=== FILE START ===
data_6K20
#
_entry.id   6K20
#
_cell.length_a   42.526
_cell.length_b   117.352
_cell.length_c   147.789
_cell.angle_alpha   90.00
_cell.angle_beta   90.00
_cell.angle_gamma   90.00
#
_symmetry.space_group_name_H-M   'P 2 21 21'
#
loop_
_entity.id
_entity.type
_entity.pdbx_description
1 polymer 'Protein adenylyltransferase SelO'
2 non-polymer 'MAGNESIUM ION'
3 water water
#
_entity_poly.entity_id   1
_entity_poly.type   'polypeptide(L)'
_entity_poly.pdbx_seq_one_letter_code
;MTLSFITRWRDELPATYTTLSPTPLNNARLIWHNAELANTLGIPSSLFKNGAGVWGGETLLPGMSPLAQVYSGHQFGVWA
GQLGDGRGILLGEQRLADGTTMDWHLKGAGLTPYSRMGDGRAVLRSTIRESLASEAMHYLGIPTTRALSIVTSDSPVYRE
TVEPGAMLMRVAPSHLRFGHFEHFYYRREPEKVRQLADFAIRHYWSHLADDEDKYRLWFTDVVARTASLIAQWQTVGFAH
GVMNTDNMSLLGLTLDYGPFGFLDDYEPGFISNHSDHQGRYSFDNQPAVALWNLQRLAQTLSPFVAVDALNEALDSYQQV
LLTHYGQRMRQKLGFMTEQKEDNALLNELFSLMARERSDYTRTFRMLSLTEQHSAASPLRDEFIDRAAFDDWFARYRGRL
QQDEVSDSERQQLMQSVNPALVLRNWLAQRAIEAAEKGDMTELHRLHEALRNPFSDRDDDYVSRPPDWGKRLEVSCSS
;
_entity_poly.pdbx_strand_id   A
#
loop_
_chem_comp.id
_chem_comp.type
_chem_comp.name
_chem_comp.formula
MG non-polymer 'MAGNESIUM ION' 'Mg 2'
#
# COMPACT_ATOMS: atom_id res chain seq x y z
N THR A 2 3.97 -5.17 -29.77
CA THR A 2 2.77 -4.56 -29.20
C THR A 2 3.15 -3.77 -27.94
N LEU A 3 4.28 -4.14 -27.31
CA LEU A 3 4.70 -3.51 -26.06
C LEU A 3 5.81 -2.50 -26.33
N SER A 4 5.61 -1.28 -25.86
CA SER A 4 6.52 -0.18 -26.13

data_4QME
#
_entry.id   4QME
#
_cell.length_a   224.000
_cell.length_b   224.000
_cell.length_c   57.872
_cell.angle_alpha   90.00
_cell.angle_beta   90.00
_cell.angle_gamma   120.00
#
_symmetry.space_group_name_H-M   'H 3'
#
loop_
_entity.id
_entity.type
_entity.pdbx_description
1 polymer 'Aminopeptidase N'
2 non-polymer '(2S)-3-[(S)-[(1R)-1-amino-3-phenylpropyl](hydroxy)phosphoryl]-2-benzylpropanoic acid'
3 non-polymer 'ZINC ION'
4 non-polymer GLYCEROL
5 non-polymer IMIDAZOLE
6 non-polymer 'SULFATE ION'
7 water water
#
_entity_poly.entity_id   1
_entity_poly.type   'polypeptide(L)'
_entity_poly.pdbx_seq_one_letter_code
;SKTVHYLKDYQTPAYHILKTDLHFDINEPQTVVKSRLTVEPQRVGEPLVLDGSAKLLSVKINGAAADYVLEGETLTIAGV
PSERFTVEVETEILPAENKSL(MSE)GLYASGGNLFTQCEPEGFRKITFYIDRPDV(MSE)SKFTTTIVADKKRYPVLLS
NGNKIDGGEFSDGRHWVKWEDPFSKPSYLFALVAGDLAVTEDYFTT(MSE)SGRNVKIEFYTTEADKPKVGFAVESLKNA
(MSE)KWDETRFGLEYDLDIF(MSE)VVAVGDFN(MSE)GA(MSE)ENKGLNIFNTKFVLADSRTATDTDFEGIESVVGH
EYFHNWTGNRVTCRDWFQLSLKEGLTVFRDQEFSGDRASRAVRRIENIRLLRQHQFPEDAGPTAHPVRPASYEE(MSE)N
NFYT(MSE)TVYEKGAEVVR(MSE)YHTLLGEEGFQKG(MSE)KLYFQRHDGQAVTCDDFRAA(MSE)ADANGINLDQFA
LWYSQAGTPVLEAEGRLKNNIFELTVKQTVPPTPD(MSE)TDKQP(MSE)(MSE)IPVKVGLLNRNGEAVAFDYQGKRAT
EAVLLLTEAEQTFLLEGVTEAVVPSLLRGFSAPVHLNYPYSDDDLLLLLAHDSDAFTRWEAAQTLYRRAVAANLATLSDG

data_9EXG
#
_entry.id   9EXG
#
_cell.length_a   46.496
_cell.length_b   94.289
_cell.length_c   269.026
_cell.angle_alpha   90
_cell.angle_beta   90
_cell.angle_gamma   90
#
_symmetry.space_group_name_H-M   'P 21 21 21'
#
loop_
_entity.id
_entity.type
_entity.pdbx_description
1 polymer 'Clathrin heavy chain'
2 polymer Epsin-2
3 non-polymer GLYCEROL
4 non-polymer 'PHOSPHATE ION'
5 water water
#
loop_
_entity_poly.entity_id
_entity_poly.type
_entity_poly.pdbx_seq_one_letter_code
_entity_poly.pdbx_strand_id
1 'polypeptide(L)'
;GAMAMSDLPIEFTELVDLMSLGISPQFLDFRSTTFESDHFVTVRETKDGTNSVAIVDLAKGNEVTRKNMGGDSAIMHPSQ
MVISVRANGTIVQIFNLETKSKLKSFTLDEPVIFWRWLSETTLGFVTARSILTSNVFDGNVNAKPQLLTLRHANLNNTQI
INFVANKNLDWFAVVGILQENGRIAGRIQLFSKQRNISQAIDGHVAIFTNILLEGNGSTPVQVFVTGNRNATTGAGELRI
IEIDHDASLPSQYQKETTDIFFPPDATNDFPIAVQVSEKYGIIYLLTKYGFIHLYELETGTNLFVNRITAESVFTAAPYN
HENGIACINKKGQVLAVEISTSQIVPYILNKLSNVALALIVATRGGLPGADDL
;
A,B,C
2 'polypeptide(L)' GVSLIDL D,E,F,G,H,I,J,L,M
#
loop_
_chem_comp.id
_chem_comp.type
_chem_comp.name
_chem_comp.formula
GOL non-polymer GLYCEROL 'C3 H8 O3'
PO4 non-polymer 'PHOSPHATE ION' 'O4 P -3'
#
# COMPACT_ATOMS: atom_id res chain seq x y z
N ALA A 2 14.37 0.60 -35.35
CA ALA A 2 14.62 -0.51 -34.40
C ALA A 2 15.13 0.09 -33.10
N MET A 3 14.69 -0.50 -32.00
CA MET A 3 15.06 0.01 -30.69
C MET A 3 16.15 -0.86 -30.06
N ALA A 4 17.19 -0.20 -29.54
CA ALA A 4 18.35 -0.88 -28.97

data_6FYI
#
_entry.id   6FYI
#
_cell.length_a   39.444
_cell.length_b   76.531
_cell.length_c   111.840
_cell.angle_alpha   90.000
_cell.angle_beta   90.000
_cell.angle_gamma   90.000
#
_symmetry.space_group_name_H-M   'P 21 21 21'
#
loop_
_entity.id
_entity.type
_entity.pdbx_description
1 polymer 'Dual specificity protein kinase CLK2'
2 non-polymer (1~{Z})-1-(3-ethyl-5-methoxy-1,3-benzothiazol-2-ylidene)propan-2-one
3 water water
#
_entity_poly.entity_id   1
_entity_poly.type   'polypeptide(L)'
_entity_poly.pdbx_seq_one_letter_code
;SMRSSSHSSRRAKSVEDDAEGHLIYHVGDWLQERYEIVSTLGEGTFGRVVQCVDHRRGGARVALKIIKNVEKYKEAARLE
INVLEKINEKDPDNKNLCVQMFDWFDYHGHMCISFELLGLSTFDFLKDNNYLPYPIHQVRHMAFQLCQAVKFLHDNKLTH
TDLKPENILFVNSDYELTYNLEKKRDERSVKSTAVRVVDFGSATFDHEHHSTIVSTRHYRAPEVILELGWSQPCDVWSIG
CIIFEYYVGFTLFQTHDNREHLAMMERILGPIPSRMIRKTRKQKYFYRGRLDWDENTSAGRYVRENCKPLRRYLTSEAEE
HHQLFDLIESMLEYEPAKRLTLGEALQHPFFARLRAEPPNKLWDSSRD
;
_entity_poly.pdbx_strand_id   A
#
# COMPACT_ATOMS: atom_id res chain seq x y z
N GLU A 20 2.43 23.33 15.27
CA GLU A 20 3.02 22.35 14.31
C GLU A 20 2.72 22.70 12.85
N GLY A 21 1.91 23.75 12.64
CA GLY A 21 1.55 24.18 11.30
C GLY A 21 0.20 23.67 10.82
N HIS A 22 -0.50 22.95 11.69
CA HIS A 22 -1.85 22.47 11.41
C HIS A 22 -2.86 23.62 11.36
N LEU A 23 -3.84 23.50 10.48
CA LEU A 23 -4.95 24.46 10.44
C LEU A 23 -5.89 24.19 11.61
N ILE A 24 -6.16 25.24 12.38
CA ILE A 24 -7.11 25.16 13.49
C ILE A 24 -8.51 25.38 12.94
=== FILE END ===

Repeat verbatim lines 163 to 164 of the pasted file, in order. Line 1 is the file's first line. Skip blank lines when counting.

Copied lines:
_entity_poly.type   'polypeptide(L)'
_entity_poly.pdbx_seq_one_letter_code